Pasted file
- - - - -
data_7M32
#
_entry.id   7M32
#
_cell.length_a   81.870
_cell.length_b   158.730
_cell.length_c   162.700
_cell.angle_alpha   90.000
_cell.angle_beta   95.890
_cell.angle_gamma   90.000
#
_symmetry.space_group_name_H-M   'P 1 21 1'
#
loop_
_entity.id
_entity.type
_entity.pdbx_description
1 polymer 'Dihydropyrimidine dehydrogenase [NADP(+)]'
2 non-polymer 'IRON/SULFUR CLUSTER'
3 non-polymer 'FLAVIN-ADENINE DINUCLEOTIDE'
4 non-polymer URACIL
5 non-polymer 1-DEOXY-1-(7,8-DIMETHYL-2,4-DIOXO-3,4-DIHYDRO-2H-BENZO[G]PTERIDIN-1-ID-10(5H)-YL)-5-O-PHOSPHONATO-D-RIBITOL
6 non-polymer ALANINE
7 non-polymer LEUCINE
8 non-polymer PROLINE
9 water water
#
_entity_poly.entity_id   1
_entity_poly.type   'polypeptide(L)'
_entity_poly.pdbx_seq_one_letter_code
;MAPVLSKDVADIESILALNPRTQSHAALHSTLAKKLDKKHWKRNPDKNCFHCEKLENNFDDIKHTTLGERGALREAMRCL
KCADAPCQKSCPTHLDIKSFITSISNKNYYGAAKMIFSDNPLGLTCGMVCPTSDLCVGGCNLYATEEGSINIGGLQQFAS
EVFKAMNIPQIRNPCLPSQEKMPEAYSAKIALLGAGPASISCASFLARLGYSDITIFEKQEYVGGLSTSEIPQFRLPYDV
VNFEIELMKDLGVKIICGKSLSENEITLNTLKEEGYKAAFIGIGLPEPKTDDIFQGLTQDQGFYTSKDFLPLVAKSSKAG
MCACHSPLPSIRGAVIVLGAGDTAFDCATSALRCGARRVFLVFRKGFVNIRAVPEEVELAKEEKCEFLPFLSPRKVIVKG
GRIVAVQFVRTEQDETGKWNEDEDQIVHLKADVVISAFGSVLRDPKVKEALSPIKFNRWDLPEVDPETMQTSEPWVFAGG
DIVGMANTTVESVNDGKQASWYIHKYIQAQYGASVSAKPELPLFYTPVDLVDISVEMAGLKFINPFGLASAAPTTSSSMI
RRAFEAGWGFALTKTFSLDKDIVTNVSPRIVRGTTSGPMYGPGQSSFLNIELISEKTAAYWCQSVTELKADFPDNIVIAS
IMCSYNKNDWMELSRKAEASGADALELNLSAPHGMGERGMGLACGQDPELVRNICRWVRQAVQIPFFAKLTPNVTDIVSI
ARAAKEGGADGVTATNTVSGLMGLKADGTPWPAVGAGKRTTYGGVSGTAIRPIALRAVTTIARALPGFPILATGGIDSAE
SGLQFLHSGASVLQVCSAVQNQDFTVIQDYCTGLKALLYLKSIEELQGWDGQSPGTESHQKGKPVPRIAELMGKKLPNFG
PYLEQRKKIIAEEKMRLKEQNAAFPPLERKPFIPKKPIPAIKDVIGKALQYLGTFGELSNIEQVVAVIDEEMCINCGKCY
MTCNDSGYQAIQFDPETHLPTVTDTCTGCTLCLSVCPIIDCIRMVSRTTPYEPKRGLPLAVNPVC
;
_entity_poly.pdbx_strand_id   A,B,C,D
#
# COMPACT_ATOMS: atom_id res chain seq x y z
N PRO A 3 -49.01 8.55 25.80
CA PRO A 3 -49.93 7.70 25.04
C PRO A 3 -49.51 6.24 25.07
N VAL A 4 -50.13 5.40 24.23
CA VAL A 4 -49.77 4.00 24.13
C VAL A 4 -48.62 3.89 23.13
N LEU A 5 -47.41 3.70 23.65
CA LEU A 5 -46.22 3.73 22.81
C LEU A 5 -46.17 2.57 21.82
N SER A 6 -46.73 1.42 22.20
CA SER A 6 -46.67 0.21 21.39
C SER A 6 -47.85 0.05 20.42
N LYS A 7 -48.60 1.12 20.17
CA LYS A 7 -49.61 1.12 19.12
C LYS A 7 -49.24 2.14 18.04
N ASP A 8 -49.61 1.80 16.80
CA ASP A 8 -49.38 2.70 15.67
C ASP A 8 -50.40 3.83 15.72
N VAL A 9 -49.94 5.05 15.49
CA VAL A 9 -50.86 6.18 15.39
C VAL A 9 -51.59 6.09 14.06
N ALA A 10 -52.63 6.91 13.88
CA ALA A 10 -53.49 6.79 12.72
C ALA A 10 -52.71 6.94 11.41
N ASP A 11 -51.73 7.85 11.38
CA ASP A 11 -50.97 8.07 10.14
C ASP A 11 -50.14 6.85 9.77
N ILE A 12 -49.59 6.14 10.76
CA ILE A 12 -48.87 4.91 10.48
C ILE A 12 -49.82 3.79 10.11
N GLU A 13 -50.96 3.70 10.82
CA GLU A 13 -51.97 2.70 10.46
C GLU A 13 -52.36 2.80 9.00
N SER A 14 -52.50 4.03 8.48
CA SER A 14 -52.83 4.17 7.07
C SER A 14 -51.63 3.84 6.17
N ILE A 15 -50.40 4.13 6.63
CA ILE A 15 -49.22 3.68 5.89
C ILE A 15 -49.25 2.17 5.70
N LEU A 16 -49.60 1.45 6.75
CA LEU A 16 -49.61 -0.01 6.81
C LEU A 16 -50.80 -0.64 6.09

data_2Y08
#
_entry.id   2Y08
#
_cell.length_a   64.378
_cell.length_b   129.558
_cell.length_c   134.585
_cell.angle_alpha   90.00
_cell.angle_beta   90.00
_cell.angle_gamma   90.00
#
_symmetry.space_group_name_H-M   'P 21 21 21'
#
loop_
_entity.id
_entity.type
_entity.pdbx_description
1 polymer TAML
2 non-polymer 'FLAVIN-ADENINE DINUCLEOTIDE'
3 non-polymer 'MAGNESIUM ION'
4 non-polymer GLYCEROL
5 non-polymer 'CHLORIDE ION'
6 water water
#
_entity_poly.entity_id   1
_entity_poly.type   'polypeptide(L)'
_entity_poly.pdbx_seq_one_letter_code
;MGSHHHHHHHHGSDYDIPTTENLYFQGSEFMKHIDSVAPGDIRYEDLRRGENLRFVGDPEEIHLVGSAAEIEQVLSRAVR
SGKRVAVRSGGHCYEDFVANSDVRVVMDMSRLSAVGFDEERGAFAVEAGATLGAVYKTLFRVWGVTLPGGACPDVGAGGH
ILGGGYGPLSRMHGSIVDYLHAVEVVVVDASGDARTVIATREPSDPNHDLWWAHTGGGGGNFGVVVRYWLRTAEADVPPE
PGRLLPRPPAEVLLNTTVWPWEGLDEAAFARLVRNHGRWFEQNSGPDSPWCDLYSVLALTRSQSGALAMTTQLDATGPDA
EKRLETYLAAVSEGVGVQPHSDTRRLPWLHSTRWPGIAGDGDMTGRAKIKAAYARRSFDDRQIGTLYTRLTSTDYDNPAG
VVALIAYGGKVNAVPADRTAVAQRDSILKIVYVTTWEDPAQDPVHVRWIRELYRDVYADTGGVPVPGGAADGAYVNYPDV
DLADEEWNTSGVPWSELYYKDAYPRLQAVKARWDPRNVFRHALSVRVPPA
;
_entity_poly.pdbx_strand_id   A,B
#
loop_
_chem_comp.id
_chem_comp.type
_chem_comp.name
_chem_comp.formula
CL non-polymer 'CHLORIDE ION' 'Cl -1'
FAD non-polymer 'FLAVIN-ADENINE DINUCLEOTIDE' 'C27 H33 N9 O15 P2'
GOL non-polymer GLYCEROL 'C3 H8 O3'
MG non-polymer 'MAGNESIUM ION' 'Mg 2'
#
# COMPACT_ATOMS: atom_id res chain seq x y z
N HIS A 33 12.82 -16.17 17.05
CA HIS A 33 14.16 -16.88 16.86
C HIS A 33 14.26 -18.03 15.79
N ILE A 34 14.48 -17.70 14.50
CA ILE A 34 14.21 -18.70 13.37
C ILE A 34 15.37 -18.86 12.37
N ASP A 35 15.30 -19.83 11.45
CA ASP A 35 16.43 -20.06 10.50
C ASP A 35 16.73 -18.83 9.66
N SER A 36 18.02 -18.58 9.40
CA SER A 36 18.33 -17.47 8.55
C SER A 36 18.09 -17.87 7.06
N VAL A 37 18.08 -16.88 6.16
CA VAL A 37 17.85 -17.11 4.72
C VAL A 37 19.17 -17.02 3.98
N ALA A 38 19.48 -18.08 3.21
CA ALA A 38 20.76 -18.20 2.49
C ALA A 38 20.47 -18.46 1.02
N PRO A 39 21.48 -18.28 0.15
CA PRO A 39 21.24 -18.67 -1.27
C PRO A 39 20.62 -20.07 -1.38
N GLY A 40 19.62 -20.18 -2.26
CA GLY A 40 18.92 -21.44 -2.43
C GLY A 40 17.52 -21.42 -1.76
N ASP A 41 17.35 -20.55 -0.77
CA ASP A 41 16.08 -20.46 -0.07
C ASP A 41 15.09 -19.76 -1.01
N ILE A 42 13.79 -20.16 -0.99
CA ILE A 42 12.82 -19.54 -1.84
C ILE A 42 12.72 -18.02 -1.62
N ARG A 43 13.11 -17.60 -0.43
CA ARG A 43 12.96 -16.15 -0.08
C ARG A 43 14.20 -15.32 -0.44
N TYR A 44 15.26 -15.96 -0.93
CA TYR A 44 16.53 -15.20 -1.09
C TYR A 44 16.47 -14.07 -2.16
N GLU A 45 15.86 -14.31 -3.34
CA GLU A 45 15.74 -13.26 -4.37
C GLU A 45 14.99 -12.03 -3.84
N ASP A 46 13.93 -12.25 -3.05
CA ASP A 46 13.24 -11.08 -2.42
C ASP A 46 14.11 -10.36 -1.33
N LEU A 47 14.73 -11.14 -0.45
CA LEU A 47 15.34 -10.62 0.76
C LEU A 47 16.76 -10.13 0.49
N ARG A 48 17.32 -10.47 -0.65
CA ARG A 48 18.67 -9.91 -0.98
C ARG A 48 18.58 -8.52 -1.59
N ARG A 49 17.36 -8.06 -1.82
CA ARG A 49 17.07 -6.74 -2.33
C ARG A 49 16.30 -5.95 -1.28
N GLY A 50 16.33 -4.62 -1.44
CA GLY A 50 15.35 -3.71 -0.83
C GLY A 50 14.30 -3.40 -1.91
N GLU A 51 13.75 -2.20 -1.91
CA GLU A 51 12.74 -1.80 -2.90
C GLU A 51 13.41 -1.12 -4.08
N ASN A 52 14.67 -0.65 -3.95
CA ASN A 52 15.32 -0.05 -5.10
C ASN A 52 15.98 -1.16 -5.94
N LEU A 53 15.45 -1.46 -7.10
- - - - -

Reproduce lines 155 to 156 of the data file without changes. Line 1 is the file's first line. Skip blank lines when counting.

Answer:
C ALA A 38 20.47 -18.46 1.02
N PRO A 39 21.48 -18.28 0.15